Obama is Wrong. The Private Sector Isn’t “Doing Fine.”
As Jonathan notes below, President Obama gave some interesting insight into his view of the state of the American economy in his news conference today.
“The private sector is doing fine.”
Here is the whole quote (via RealClearPolitics):
The truth of the matter is that, as I said, we created 4.3 million jobs over the last 27 months, over 800,000 just this year alone. The private sector is doing fine. Where we’re seeing weaknesses in our economy have to do with state and local government. Oftentimes cuts initiated by, you know, Governors or mayors who are not getting the kind of help that they have in the past from the federal government and who don’t have the same kind of flexibility as the federal government in dealing with fewer revenues coming in.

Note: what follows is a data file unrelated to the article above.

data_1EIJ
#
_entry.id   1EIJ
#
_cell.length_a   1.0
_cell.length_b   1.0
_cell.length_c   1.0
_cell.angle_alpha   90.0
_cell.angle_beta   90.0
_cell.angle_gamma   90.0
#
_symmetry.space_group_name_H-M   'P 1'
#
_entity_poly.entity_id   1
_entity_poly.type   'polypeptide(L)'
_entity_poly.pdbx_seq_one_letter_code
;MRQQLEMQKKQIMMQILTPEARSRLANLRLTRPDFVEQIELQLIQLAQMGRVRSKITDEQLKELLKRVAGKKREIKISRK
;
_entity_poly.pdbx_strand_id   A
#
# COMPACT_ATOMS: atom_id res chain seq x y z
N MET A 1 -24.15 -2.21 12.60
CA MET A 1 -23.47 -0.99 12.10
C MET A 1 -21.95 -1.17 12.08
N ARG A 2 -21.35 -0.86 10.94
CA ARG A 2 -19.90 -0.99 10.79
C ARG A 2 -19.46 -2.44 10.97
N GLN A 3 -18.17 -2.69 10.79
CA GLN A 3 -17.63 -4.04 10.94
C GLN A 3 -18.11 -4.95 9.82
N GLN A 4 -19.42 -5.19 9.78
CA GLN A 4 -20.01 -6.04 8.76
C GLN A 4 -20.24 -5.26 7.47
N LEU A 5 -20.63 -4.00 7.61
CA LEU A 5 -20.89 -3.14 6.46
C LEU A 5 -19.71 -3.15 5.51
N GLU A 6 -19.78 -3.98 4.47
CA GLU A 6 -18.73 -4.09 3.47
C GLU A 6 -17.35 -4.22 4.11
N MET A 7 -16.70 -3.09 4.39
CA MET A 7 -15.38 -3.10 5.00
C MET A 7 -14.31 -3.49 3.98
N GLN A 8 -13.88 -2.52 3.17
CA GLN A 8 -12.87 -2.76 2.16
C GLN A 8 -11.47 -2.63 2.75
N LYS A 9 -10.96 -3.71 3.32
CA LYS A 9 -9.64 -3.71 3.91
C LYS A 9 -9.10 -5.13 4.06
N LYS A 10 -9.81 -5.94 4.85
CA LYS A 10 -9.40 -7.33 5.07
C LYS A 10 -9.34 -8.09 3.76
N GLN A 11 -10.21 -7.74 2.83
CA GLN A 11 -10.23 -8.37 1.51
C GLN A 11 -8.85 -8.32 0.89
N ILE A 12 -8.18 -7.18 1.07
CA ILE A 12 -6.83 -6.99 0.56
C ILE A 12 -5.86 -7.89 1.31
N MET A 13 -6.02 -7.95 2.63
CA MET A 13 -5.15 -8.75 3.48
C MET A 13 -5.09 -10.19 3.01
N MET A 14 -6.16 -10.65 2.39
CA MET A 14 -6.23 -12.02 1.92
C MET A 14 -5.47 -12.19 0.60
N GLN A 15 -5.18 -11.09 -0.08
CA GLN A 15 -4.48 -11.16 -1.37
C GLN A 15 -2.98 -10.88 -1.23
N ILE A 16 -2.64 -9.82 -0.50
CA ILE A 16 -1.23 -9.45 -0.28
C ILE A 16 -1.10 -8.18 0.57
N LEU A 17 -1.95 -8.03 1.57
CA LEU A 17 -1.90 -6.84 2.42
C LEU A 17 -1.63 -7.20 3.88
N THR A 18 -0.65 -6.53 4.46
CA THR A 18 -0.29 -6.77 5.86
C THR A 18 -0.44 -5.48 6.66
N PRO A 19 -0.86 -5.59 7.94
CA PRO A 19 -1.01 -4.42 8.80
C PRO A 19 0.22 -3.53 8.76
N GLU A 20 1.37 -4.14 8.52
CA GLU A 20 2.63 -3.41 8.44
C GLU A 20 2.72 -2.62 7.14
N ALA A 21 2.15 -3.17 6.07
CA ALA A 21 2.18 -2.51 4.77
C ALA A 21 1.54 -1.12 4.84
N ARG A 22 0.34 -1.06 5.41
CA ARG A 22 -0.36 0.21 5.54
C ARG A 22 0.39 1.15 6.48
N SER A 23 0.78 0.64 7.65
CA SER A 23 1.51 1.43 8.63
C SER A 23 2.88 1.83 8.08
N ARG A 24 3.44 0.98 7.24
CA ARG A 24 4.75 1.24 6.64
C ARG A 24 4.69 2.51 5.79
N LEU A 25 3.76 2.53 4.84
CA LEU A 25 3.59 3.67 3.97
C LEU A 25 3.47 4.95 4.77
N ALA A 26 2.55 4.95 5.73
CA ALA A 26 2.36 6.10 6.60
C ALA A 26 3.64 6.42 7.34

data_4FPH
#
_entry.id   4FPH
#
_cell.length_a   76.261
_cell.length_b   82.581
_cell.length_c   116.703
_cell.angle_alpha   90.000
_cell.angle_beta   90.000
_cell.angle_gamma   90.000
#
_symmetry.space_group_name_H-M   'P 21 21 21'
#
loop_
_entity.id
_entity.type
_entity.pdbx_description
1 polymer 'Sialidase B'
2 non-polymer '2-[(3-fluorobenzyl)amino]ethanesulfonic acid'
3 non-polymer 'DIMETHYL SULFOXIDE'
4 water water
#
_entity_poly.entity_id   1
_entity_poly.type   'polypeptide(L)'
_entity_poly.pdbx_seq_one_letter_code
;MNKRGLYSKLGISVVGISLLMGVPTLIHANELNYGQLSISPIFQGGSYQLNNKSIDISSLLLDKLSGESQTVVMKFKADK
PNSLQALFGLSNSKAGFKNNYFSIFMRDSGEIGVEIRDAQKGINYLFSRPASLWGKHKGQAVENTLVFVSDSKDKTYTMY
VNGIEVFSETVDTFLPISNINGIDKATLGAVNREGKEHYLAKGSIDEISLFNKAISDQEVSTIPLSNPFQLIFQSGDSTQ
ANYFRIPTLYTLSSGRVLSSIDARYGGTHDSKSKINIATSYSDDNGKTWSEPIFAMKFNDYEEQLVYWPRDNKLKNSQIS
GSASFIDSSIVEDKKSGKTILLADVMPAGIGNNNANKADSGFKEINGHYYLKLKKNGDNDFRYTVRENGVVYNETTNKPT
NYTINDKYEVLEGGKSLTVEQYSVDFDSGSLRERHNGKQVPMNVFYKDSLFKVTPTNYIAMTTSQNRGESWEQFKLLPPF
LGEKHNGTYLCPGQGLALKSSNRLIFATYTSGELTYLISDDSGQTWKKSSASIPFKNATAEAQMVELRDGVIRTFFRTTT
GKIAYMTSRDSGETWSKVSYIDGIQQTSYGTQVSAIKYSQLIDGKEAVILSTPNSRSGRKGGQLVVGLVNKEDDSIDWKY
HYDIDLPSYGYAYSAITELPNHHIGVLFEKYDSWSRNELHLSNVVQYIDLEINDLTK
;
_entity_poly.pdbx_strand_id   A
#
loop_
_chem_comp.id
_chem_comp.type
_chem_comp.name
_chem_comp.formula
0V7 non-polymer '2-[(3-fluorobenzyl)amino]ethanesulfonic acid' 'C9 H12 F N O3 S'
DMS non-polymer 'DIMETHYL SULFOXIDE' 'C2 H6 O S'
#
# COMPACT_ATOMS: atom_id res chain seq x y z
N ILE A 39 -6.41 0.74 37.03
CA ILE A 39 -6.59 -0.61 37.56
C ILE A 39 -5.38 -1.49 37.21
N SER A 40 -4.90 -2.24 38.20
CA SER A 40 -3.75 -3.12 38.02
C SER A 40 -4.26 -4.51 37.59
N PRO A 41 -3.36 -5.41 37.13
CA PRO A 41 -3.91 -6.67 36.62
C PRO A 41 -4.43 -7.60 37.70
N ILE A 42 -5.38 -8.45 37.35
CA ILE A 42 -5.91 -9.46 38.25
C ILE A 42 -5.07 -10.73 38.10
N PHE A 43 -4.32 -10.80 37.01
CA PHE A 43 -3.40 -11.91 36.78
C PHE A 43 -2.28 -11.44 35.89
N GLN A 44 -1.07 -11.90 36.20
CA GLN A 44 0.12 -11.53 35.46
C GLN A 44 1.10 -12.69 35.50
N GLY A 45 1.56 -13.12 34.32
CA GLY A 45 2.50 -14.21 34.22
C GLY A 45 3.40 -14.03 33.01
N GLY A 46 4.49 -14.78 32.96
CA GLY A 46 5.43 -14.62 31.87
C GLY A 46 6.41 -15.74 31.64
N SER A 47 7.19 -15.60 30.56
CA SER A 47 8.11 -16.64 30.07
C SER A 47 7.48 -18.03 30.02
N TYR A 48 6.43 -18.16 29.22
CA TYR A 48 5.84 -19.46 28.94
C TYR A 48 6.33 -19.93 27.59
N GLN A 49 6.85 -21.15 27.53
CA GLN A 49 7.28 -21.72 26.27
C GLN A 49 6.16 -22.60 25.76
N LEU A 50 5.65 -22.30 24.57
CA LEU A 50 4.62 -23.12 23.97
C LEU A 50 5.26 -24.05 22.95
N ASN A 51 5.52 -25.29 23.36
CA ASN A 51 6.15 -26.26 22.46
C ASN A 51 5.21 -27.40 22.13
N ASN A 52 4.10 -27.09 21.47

But is it really? Is the private sector “doing fine?”
1. Private-sector jobs have increased by an average of just 105,000 over the past three months and by just 89,000 a month during the entire Obama Recovery.
In 1983 and 1984, during the supply-side Reagan Boom, private sector jobs increased by an average of 292,000 a month. Adjusted for population, that number is more like 375,000 private-sector jobs a month
2. If the labor force participation rate for May had just stayed where it was in April, the unemployment rate would have risen to 8.4%. As it is, the U.S. economy is suffering is longest sustained bout of 8% unemployment or higher since the Great Depression.
3. Private-sector GDP rose just 2.6% in the first quarter, after rising a measly 1.2% last year.
By contrast, private-sector GDP rose 3.8% in 1983 and 6.5% in 1984 during the supply-side Reagan Boom.
4. The U.S. stock market is down 7% since early April.
5. Real take-home pay is down over the past year.
6. That first-quarter GDP report also showed that after-tax corporate profits dropped for the first time in three years. Major red flag.
No, Mr. President, the private-sector isn’t doing fine at all. And it certainly isn’t ready to deal with a fiscal cliff of tax hikes or a continued deluge of new regulation.